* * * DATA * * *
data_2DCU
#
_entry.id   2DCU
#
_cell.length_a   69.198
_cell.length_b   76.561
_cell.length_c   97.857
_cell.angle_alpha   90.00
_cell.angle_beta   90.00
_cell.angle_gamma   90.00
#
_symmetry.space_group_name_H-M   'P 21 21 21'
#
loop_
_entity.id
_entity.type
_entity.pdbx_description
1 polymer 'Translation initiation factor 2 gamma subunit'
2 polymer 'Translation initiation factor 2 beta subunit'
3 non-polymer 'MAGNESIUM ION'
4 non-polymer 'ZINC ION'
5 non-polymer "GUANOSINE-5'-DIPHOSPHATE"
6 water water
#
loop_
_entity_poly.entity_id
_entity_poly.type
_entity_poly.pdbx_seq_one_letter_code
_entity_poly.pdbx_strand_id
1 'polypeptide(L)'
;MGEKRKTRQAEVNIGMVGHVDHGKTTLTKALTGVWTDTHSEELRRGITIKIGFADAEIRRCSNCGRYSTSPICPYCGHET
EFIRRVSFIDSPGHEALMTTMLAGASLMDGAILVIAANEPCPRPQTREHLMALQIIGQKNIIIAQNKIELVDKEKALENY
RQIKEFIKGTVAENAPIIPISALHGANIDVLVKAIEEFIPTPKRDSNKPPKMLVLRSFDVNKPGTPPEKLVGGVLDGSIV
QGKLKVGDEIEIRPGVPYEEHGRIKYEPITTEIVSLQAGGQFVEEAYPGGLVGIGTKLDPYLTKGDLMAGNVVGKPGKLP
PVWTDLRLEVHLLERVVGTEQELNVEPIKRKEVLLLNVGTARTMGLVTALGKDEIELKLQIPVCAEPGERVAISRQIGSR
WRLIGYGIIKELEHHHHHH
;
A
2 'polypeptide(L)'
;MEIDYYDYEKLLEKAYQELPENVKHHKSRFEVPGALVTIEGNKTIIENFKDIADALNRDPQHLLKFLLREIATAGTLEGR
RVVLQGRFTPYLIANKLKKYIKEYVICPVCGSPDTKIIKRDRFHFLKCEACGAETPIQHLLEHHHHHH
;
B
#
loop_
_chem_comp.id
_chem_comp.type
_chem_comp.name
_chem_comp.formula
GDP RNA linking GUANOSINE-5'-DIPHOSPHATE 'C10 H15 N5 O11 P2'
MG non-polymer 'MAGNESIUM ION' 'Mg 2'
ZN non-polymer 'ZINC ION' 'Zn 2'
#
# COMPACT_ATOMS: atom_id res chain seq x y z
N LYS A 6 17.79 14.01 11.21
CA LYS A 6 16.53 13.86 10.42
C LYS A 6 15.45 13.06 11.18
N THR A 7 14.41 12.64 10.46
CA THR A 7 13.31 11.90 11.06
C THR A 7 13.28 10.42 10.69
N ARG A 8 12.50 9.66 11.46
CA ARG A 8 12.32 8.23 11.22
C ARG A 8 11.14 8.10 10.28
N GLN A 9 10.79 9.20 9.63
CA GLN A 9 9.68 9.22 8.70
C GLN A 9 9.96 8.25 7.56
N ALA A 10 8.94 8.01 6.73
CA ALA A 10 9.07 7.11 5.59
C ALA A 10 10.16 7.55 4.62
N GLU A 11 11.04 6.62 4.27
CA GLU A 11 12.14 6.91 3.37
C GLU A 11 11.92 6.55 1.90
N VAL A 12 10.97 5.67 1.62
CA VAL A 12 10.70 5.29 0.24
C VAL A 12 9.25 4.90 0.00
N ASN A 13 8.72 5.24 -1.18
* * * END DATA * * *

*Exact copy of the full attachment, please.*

data_2DCU
#
_entry.id   2DCU
#
_cell.length_a   69.198
_cell.length_b   76.561
_cell.length_c   97.857
_cell.angle_alpha   90.00
_cell.angle_beta   90.00
_cell.angle_gamma   90.00
#
_symmetry.space_group_name_H-M   'P 21 21 21'
#
loop_
_entity.id
_entity.type
_entity.pdbx_description
1 polymer 'Translation initiation factor 2 gamma subunit'
2 polymer 'Translation initiation factor 2 beta subunit'
3 non-polymer 'MAGNESIUM ION'
4 non-polymer 'ZINC ION'
5 non-polymer "GUANOSINE-5'-DIPHOSPHATE"
6 water water
#
loop_
_entity_poly.entity_id
_entity_poly.type
_entity_poly.pdbx_seq_one_letter_code
_entity_poly.pdbx_strand_id
1 'polypeptide(L)'
;MGEKRKTRQAEVNIGMVGHVDHGKTTLTKALTGVWTDTHSEELRRGITIKIGFADAEIRRCSNCGRYSTSPICPYCGHET
EFIRRVSFIDSPGHEALMTTMLAGASLMDGAILVIAANEPCPRPQTREHLMALQIIGQKNIIIAQNKIELVDKEKALENY
RQIKEFIKGTVAENAPIIPISALHGANIDVLVKAIEEFIPTPKRDSNKPPKMLVLRSFDVNKPGTPPEKLVGGVLDGSIV
QGKLKVGDEIEIRPGVPYEEHGRIKYEPITTEIVSLQAGGQFVEEAYPGGLVGIGTKLDPYLTKGDLMAGNVVGKPGKLP
PVWTDLRLEVHLLERVVGTEQELNVEPIKRKEVLLLNVGTARTMGLVTALGKDEIELKLQIPVCAEPGERVAISRQIGSR
WRLIGYGIIKELEHHHHHH
;
A
2 'polypeptide(L)'
;MEIDYYDYEKLLEKAYQELPENVKHHKSRFEVPGALVTIEGNKTIIENFKDIADALNRDPQHLLKFLLREIATAGTLEGR
RVVLQGRFTPYLIANKLKKYIKEYVICPVCGSPDTKIIKRDRFHFLKCEACGAETPIQHLLEHHHHHH
;
B
#
loop_
_chem_comp.id
_chem_comp.type
_chem_comp.name
_chem_comp.formula
GDP RNA linking GUANOSINE-5'-DIPHOSPHATE 'C10 H15 N5 O11 P2'
MG non-polymer 'MAGNESIUM ION' 'Mg 2'
ZN non-polymer 'ZINC ION' 'Zn 2'
#
# COMPACT_ATOMS: atom_id res chain seq x y z
N LYS A 6 17.79 14.01 11.21
CA LYS A 6 16.53 13.86 10.42
C LYS A 6 15.45 13.06 11.18
N THR A 7 14.41 12.64 10.46
CA THR A 7 13.31 11.90 11.06
C THR A 7 13.28 10.42 10.69
N ARG A 8 12.50 9.66 11.46
CA ARG A 8 12.32 8.23 11.22
C ARG A 8 11.14 8.10 10.28
N GLN A 9 10.79 9.20 9.63
CA GLN A 9 9.68 9.22 8.70
C GLN A 9 9.96 8.25 7.56
N ALA A 10 8.94 8.01 6.73
CA ALA A 10 9.07 7.11 5.59
C ALA A 10 10.16 7.55 4.62
N GLU A 11 11.04 6.62 4.27
CA GLU A 11 12.14 6.91 3.37
C GLU A 11 11.92 6.55 1.90
N VAL A 12 10.97 5.67 1.62
CA VAL A 12 10.70 5.29 0.24
C VAL A 12 9.25 4.90 0.00
N ASN A 13 8.72 5.24 -1.18